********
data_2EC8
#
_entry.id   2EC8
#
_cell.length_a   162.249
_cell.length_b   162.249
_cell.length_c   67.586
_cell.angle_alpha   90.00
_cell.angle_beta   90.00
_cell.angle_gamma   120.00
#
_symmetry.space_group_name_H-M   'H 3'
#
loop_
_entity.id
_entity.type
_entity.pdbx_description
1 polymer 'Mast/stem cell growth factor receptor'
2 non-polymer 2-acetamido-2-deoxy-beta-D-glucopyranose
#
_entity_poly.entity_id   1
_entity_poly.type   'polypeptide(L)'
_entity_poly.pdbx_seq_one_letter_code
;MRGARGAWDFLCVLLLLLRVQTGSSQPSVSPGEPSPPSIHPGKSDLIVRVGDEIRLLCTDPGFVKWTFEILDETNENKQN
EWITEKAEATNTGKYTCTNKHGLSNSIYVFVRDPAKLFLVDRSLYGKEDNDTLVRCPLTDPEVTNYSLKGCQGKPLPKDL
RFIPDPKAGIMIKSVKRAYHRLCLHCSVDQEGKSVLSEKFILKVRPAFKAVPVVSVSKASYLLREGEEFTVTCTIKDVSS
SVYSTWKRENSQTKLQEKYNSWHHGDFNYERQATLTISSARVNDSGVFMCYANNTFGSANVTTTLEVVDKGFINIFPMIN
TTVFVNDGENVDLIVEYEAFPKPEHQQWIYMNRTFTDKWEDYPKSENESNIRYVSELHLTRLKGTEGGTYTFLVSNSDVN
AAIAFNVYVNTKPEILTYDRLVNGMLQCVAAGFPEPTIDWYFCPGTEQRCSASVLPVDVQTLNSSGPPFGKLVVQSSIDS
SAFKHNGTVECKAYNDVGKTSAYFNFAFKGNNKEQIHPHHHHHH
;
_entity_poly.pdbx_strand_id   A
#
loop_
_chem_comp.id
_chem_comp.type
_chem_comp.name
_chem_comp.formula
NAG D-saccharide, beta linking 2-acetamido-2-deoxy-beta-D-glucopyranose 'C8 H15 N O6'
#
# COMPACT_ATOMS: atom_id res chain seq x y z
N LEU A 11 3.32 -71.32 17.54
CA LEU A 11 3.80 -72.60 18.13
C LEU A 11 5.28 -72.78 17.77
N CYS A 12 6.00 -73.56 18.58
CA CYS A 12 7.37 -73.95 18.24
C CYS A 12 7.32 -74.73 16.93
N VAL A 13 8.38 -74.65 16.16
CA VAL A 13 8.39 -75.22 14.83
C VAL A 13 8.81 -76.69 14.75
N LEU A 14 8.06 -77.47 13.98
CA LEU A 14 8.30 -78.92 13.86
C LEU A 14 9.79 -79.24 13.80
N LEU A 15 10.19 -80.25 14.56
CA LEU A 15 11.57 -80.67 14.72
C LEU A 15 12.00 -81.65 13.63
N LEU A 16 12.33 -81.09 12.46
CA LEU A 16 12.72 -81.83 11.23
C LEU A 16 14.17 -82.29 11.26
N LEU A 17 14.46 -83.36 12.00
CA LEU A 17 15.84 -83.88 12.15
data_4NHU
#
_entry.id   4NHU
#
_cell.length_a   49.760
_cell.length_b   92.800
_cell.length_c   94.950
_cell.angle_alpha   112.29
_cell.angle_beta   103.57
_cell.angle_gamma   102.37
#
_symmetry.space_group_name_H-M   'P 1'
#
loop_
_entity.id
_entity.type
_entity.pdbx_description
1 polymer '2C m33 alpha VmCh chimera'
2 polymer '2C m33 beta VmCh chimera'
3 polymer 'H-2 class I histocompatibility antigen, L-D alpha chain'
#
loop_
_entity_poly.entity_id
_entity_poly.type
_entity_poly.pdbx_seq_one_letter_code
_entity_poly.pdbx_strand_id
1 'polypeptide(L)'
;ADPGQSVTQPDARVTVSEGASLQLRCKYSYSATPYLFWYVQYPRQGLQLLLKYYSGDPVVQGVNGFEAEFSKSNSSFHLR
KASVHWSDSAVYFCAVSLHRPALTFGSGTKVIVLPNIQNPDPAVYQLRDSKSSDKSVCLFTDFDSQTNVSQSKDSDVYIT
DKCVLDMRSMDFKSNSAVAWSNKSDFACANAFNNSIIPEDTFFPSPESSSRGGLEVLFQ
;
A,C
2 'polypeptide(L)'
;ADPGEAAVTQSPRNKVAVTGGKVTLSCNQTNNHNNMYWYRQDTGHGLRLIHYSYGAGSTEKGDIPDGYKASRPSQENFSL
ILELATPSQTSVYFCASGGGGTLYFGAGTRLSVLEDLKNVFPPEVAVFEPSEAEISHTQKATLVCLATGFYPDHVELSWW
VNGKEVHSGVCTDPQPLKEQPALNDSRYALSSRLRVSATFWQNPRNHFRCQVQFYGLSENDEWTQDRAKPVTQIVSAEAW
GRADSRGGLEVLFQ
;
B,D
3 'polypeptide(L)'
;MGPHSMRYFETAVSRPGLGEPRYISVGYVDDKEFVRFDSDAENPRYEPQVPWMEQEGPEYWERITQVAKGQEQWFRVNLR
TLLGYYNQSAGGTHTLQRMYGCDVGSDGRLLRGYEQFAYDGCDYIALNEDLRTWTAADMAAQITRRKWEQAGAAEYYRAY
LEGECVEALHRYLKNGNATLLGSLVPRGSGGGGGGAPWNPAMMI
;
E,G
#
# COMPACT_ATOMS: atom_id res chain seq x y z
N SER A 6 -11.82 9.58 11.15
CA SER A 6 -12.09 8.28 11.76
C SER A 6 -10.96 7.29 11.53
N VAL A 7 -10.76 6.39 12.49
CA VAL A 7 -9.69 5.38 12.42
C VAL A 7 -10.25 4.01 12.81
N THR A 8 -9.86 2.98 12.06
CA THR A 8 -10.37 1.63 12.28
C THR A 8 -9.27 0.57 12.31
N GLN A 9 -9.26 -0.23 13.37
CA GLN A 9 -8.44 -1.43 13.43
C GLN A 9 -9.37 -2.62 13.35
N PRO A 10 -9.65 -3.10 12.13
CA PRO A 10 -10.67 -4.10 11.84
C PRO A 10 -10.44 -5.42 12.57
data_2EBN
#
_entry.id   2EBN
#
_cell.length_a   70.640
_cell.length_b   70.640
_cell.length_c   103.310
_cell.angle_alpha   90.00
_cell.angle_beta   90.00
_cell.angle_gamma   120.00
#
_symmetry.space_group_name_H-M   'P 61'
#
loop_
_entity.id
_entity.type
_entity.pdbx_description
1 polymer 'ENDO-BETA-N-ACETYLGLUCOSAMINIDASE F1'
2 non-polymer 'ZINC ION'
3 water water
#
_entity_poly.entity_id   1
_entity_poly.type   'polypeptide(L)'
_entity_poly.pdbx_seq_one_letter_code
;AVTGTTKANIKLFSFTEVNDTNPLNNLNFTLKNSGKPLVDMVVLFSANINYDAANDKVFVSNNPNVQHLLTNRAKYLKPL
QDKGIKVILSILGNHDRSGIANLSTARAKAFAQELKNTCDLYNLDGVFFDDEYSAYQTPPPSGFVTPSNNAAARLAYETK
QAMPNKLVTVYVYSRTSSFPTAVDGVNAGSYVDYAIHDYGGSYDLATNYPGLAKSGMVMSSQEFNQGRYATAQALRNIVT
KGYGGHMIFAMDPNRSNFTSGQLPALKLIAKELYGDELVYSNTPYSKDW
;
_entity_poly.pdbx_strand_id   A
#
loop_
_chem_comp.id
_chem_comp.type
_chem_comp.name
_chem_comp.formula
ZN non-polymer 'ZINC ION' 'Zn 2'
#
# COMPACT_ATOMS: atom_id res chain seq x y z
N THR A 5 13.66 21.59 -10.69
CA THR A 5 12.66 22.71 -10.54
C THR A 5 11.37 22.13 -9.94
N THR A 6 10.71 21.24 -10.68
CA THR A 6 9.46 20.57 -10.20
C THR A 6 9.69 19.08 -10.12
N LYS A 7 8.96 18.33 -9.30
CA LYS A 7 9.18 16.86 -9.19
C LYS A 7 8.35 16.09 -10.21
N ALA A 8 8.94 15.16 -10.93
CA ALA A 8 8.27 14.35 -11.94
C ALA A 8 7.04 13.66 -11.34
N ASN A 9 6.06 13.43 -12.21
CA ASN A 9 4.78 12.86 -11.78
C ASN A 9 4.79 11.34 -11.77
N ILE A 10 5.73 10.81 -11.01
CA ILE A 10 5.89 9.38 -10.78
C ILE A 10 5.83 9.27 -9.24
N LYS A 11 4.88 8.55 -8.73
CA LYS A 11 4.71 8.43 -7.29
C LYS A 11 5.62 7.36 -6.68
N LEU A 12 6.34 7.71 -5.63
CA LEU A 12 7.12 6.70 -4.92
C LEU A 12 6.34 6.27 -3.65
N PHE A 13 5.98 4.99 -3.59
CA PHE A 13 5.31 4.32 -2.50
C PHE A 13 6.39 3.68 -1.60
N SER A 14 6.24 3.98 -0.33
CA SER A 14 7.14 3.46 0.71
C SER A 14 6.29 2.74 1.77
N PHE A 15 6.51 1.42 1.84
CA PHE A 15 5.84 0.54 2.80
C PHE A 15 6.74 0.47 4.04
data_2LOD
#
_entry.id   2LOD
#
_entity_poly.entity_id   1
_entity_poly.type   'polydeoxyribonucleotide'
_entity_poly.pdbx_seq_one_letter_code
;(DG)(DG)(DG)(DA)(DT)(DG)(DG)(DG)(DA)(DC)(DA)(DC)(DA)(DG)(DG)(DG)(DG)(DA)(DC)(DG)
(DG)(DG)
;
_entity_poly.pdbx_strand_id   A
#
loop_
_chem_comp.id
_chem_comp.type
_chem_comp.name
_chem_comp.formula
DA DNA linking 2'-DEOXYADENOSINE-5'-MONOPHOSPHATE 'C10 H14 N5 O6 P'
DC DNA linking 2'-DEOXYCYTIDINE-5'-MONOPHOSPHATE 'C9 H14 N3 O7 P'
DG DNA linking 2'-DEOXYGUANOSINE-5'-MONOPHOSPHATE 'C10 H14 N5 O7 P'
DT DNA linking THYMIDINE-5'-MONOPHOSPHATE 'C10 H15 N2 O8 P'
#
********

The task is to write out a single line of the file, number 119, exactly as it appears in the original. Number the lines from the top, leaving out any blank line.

CA GLN A 9 -8.44 -1.43 13.43